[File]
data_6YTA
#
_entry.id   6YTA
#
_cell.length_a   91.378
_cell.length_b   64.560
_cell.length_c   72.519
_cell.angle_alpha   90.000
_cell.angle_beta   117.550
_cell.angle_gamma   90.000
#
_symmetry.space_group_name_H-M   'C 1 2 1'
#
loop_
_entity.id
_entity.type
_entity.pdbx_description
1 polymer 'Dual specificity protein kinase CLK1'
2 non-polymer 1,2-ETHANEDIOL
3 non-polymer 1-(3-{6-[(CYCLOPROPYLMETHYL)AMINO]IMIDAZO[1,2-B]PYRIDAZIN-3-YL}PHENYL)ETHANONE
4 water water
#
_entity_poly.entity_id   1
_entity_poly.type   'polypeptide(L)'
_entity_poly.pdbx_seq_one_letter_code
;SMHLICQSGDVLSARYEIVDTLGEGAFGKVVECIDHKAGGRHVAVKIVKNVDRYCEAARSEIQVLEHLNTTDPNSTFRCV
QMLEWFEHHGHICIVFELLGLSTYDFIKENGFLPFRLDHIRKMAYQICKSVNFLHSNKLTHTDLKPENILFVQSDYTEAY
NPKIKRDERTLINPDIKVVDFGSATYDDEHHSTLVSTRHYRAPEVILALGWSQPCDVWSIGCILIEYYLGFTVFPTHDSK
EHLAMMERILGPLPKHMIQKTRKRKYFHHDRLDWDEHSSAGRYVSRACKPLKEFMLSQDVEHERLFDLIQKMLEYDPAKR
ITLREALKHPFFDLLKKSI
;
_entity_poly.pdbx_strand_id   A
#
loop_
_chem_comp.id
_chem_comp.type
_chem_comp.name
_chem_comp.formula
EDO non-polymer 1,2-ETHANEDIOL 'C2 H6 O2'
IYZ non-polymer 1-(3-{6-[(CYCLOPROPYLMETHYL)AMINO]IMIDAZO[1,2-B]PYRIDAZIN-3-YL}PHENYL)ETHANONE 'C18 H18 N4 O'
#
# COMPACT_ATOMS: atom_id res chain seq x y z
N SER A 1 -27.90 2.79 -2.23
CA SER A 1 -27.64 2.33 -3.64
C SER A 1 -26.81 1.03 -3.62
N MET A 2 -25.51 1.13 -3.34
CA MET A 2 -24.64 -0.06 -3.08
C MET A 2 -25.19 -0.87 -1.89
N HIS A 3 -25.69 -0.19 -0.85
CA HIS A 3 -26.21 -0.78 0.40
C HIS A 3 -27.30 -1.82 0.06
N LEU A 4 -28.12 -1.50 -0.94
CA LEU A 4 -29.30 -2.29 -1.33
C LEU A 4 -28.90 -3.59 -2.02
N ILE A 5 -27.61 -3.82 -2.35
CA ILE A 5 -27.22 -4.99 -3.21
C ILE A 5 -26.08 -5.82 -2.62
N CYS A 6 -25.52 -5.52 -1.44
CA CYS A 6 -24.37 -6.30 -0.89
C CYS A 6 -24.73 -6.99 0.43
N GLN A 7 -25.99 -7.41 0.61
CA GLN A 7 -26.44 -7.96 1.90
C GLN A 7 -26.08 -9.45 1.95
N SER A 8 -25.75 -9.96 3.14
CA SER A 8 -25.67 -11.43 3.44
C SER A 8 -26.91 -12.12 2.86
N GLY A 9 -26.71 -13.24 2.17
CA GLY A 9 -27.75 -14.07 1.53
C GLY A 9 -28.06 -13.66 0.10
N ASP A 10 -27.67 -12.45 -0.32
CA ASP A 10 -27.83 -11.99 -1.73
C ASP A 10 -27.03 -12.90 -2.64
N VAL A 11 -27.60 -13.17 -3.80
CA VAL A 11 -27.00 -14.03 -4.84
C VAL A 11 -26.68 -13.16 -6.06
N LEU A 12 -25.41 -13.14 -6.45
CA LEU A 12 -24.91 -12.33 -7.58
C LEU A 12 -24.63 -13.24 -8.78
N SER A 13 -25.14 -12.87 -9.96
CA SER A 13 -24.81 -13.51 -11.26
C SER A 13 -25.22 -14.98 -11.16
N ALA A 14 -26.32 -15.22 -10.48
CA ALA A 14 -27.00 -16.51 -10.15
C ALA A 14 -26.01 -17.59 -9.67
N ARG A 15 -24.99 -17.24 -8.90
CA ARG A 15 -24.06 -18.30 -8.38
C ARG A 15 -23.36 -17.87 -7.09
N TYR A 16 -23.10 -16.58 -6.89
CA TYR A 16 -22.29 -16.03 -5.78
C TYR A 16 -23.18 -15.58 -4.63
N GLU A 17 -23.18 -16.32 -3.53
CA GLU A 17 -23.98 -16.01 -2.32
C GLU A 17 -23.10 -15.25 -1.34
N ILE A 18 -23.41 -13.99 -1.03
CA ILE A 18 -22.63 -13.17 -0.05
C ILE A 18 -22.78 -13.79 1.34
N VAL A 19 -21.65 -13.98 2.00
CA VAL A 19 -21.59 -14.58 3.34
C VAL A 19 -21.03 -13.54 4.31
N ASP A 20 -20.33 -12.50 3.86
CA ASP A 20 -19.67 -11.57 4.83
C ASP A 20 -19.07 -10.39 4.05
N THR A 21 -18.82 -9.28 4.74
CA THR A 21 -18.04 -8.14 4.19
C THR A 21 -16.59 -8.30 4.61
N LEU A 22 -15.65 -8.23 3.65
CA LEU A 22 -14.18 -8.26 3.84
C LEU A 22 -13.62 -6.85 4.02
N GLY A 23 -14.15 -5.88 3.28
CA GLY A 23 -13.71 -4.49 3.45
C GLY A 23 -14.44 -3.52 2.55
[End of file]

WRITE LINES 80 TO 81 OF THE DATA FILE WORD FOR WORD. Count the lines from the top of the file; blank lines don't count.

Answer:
CA SER A 13 -24.81 -13.51 -11.26
C SER A 13 -25.22 -14.98 -11.16